Also, remember that you do not have to include your rationale for requesting records, as FOIA requires agencies to disclose agency records regardless of the recipient’s intent or rationale for wanting them. The only exception for offering a rationale for your search is if you are trying to obtain a fee waiver by demonstrating that the documents will benefit the public interest by contributing significantly to the public’s understanding of operations or activities of the government.
· Check out online FOIA request forms and samples
Different organizations provide FOIA form letters online. Some are topical (specific to the FBI or to national security requests, etc.) while others are geared toward certain types of requesters (journalists, etc.) but overall, they tend to be good starting points for drafting FOIA request letters. A simple Google search for “sample FOIA request” retrieves plenty of FOIA letter and FOIA appeal letter forms. Also, looking at the correspondence on previous requests like those on MuckRock and FOIAonline can be helpful when crafting FOIA requests.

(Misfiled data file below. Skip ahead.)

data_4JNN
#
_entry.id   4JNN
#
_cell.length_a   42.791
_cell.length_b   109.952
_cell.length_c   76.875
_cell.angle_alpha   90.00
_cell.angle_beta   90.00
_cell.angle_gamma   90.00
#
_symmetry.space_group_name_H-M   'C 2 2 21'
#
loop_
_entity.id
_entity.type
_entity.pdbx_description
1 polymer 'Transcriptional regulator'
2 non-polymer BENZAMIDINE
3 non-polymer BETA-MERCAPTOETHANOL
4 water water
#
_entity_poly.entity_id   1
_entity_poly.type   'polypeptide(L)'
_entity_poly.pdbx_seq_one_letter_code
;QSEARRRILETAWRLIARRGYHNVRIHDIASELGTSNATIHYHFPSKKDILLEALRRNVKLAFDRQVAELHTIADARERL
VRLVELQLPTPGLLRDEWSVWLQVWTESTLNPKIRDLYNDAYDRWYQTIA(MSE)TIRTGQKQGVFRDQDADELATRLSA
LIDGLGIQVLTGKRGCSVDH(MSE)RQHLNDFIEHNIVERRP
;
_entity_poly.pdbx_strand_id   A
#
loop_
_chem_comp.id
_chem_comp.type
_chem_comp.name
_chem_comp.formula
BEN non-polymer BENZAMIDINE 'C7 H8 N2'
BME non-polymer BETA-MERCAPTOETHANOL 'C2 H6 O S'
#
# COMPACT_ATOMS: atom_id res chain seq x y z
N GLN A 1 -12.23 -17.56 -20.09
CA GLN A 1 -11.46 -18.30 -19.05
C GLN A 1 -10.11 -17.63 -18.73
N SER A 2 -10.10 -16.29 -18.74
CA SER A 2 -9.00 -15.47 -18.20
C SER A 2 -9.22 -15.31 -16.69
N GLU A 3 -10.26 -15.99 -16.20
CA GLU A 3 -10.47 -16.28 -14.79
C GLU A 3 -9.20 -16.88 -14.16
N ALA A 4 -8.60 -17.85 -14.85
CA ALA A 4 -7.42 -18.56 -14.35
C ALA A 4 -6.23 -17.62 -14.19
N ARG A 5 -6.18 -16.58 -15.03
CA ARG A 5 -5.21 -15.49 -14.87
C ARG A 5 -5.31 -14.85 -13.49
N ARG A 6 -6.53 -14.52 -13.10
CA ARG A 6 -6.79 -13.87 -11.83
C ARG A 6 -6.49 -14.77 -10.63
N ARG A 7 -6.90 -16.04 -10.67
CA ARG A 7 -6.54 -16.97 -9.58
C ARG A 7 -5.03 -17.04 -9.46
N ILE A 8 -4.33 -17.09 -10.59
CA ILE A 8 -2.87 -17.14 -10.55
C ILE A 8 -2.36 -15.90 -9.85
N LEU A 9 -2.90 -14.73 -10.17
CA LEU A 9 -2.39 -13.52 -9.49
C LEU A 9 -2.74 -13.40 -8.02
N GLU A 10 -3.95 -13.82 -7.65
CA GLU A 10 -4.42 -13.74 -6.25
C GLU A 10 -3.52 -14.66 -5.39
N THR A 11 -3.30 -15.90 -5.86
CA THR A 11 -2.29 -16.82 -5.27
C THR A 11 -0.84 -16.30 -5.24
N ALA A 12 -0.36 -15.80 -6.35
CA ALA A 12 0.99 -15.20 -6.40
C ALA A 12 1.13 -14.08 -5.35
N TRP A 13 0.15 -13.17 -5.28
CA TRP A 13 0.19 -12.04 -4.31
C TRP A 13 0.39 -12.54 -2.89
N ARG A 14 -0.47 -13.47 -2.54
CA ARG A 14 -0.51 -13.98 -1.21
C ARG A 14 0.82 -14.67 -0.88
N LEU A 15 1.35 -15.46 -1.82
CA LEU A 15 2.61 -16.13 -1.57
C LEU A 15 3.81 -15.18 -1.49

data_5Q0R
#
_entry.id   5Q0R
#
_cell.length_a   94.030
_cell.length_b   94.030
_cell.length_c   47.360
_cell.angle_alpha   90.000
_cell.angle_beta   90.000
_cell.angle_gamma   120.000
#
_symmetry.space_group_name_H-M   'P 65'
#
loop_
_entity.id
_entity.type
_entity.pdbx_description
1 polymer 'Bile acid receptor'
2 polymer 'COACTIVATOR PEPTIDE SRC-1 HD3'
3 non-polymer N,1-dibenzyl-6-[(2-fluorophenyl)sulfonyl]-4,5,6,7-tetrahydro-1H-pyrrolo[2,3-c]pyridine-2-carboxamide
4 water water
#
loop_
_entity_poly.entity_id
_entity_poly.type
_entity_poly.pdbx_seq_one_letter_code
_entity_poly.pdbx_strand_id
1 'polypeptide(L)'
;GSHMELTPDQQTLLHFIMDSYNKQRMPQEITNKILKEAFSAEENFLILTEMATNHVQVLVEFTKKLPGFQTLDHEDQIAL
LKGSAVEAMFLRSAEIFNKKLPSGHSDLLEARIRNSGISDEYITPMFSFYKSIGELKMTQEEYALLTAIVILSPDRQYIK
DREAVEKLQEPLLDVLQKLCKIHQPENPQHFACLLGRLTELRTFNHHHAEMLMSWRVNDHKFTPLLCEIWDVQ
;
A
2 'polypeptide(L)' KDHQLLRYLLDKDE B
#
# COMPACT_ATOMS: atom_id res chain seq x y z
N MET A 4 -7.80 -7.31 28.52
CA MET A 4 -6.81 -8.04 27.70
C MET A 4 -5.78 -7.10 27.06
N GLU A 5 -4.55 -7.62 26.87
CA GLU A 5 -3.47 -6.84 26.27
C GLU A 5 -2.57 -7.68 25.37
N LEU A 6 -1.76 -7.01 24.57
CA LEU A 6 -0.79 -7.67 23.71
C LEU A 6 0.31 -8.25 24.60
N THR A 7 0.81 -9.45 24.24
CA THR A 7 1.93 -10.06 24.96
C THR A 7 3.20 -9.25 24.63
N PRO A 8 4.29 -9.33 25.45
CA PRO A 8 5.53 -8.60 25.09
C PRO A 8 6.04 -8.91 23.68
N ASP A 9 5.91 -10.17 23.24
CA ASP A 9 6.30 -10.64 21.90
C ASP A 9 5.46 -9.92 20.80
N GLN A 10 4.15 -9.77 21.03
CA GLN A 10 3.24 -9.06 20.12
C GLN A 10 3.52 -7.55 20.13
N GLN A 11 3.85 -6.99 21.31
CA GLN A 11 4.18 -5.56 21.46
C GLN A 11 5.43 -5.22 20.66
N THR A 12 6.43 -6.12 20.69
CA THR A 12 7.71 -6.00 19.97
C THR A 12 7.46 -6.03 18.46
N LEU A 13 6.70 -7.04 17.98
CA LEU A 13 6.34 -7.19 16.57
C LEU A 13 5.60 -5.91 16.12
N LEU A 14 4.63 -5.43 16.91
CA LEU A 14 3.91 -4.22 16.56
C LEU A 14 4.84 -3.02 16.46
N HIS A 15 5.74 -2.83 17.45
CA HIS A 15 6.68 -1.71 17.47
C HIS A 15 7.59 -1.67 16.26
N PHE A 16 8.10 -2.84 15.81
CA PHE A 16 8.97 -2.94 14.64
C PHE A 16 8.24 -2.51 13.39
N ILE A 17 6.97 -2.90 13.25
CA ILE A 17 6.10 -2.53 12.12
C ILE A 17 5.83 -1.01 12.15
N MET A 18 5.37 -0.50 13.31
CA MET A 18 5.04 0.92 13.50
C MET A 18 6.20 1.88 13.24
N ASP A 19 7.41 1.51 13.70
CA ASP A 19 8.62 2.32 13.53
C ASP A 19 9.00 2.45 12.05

· Proactively deal with FOIA fees
Avoid exorbitant processing fees by discussing fee limits and categories in your initial FOIA request. Agencies can charge reasonable FOIA fees for searching, reviewing, and reproducing records in response to requests. Unfortunately, despite the reasonability requirement, agencies sometimes try to charge hefty fees to FOIA requesters. Search fees can be as high as $50 an hour, and printing fees can cost 35 cents a page. Most agencies’ FOIA regulations clarify that by filing a request, FOIA users agree to pay threshold fees at a minimum of $25. A well-written FOIA request should preemptively discuss possible fees. Note that when requests are made for records serving the public interest, requests should be granted free of charge. Commercial requestors (those seeking information for profit) have to pay all fees, while educational and non-commercial scientific requestors, and requestors from news media, are entitled to no charges aside from duplication costs for responses over 100 pages, as are any other requesters (but they may have to pay additional search costs if they arise). If you can clarify that your interest in records is non-commercial, and that the records will improve the public’s understanding of government activities and operations in promotion of the public interest, you may be able to reduce your FOIA fees or waive them entirely.
· Know how to send your FOIA request